YouGov data indicates that a third of consumers around the world don’t feel that their health service is as available to them as it was before the pandemic
COVID-19 has put significant and unexpected pressure on health services across the globe. In many countries, managing the influx of hospitalised coronavirus patients has made fewer intensive care beds available, introduced new protocols for hygiene and safety, and led to the cancellation of non-urgent procedures.
YouGov data from across 17 international markets - encompassing Europe, APAC, and the Americas - reveals that, when asked in January 2020, two in five (41%) said their health service was as available and ready to treat them as it was before the pandemic. However, a third (34%) disagreed with the statement that their service was just as available to them as it was pre-pandemic.
Our research also suggests that the challenge that COVID-19 presents to international healthcare has not been distributed evenly. In markets such as Poland (63%), Great Britain (59%), and Spain (55%), a majority of the public disagree with the proposition that their health service has been as ready to treat to them as it was before the pandemic.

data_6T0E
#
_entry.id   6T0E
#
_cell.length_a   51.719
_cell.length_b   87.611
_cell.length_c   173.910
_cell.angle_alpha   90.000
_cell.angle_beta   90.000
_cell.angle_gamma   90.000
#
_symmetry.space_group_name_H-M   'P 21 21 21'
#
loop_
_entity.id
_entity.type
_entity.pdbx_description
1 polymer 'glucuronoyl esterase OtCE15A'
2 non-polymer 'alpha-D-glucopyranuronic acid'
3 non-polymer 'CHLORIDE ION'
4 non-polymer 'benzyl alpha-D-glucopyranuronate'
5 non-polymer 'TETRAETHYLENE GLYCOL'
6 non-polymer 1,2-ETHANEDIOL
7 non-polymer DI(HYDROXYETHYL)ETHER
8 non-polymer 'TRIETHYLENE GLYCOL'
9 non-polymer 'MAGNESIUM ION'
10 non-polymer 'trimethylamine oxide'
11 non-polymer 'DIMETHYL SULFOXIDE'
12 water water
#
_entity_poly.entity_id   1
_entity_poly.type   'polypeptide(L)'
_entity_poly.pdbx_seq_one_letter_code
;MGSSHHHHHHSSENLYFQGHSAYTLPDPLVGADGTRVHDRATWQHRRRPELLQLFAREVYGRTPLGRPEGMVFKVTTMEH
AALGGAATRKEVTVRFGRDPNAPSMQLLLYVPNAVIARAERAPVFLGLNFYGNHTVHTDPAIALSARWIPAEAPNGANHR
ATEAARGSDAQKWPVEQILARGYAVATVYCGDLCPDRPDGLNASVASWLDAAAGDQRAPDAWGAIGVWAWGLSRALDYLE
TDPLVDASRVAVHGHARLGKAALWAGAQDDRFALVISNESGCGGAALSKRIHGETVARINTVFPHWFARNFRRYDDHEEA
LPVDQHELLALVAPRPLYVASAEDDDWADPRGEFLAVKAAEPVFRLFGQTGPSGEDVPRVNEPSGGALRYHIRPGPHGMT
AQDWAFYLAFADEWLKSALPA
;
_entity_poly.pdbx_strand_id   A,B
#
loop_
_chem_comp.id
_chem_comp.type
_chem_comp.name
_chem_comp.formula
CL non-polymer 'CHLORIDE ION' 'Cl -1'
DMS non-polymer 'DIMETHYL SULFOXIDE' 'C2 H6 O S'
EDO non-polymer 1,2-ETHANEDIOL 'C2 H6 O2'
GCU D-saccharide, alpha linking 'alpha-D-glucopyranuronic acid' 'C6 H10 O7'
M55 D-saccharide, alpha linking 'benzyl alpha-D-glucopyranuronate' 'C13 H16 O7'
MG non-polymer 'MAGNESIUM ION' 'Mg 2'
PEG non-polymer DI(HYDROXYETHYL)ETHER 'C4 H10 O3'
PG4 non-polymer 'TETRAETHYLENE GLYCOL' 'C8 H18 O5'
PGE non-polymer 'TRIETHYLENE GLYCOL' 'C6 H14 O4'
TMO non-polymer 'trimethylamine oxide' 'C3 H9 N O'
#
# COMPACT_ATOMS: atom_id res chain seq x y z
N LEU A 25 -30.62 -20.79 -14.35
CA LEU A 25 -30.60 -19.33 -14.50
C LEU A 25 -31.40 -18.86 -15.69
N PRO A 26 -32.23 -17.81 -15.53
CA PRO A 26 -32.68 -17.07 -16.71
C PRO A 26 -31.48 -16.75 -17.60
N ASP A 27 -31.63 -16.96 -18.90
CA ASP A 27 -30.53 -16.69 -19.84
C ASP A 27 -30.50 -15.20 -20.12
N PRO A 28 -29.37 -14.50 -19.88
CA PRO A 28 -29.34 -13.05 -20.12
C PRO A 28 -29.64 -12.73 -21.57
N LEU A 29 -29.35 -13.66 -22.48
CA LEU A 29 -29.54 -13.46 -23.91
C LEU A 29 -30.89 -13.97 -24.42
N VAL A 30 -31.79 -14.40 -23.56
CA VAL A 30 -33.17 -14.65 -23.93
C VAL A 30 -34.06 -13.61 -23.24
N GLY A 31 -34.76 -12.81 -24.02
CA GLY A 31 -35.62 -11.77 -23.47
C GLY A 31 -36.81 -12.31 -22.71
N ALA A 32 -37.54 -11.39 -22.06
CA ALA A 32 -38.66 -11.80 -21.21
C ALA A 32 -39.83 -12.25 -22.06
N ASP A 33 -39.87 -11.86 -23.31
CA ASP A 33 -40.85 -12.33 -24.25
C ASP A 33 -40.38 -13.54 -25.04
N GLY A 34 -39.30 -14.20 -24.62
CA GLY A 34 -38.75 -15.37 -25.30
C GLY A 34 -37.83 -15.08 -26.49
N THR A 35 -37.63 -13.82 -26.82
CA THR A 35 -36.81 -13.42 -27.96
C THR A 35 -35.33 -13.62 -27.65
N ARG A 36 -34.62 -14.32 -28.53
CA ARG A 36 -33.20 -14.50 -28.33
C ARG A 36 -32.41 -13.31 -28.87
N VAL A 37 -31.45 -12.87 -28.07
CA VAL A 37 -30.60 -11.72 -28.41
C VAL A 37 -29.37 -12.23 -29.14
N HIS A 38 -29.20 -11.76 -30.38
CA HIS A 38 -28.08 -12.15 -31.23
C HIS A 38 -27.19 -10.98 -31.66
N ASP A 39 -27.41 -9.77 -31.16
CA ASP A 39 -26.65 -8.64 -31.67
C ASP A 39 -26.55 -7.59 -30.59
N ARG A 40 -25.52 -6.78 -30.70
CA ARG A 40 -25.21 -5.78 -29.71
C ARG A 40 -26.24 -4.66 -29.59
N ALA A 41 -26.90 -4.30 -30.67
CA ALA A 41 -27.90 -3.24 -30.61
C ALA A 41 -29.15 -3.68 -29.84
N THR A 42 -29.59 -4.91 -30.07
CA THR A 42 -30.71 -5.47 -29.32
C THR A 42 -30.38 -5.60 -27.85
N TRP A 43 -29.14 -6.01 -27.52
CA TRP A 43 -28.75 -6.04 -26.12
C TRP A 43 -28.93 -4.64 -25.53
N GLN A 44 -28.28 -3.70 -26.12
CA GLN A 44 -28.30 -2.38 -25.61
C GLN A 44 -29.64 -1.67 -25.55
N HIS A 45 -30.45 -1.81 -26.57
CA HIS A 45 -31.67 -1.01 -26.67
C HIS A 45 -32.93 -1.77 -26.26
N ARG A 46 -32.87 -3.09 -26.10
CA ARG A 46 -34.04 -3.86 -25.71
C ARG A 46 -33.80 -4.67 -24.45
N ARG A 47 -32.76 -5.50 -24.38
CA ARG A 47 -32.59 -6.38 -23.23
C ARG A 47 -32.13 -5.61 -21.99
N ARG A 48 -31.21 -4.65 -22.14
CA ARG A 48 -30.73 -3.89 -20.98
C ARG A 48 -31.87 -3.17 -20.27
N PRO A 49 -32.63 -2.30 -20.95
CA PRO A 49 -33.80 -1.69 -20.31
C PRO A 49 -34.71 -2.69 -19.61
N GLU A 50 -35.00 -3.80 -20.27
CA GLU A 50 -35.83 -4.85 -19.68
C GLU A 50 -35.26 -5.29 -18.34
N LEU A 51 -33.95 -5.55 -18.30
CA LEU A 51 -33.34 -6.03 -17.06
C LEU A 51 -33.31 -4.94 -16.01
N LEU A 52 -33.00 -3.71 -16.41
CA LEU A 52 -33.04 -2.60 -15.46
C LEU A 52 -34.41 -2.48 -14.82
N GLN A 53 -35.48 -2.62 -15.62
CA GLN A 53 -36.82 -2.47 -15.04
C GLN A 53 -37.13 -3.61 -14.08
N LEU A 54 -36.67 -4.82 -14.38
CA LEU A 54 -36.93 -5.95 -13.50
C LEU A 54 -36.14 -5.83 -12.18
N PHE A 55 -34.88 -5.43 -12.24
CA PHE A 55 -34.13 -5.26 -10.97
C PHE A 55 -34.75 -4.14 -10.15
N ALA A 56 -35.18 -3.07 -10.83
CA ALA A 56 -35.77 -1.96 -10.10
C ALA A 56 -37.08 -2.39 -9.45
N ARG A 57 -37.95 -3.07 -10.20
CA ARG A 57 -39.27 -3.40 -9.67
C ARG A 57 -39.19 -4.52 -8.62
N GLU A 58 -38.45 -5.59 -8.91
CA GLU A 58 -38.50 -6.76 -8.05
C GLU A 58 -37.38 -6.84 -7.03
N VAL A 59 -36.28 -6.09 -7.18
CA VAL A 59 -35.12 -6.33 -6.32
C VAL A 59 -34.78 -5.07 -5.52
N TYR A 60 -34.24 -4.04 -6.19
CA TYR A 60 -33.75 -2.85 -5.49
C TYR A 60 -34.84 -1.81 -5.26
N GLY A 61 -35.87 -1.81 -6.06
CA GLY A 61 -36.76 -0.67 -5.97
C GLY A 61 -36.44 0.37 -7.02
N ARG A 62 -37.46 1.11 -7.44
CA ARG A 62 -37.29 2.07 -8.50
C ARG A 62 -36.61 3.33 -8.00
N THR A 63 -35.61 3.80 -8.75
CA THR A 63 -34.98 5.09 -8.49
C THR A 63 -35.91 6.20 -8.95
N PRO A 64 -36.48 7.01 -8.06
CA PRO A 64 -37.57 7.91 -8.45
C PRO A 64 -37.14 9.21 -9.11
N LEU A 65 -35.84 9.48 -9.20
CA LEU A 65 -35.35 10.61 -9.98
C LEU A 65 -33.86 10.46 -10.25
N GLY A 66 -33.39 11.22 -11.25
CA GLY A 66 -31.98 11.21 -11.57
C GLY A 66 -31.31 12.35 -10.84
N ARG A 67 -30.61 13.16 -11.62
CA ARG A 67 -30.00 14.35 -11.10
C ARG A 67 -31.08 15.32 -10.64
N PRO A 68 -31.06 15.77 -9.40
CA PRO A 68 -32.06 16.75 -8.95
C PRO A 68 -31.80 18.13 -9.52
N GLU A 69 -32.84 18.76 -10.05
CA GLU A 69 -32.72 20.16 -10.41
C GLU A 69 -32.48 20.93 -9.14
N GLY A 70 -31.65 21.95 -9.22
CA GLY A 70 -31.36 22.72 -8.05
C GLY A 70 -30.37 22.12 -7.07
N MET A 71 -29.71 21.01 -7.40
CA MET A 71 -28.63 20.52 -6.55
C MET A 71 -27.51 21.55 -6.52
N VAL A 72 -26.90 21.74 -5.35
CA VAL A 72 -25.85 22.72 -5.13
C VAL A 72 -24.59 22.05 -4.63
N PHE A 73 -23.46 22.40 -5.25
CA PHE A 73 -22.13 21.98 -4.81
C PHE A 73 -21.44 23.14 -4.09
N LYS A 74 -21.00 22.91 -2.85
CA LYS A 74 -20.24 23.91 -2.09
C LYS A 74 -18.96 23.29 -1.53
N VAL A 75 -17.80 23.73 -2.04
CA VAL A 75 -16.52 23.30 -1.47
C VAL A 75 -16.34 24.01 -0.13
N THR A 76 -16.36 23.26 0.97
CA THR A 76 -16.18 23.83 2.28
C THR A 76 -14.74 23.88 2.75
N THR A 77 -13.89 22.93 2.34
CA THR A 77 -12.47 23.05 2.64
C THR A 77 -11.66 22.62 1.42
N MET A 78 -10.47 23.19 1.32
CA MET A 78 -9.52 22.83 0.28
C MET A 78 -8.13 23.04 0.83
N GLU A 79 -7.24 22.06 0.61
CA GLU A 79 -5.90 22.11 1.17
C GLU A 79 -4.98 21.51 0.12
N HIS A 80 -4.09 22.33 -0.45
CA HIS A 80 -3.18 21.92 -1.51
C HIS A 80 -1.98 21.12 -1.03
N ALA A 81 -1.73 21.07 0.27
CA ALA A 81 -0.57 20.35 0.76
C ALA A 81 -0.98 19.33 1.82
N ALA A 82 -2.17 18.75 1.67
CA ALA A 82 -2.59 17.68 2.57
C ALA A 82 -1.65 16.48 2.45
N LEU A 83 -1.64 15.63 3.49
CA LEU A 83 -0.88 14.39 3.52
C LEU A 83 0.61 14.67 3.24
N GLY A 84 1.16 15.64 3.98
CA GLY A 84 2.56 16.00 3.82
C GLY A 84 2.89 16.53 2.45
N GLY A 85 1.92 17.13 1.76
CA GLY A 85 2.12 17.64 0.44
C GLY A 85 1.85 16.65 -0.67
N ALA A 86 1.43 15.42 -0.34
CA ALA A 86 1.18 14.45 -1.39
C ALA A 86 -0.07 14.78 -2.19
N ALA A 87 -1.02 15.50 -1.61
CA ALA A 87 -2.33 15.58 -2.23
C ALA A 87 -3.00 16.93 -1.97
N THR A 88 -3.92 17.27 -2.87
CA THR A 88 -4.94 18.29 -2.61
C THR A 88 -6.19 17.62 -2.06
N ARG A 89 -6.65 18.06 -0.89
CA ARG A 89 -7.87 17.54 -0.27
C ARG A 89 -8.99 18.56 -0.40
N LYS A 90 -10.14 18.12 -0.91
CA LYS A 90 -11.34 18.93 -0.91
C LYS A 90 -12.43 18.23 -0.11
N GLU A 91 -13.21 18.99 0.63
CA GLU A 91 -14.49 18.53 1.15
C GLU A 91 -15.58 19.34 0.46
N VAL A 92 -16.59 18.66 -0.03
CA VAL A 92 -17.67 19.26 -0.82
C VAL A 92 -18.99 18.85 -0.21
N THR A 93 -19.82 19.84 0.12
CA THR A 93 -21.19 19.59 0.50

Italy, a nation that was hit by the pandemic early and severely, has three in ten people believing that healthcare capacity is as good as it was before, while almost half take the opposing view (47%). In Sweden, which did not implement a national lockdown in 2020, the same proportion agree - while two in five (41%) do not think their health service is just as available to them as it ever was.
The European picture is not uniformly negative. In France, for example, two in five (41%) say their health service is as available as it has been previously - with fewer than three in ten dissenting (28%) - and the same proportion agree with the statement in Germany (40% vs. 32% disagreeing).
If the picture in Europe is decidedly mixed, the perception of healthcare availability in APAC is more positive. Across every nation or territory in this region that we were able to reach through this survey, more consumers believe that their service is available and ready to treat them than not.
In Singapore, over three in five (63%) think their national service has returned to standard levels of care - with just 7% dissenting - and in China (where we have an online representative sample), over half (55%) say access is normal next to 9% who think it is not. In Hong Kong, it's a less optimistic picture (35% vs. 25%) but a plurality still think that healthcare availability has remained level. Each of these East Asian nations has had previous experience with public health crises such as SARS, and this may have helped inform their response to the pandemic.
Within other nations in the region such as the UAE (63% agree vs. 8% disagree), Australia (61% vs 14%) and India (58% vs. 14%), most consumers also report that their health service is just as available to them as it was before the pandemic struck.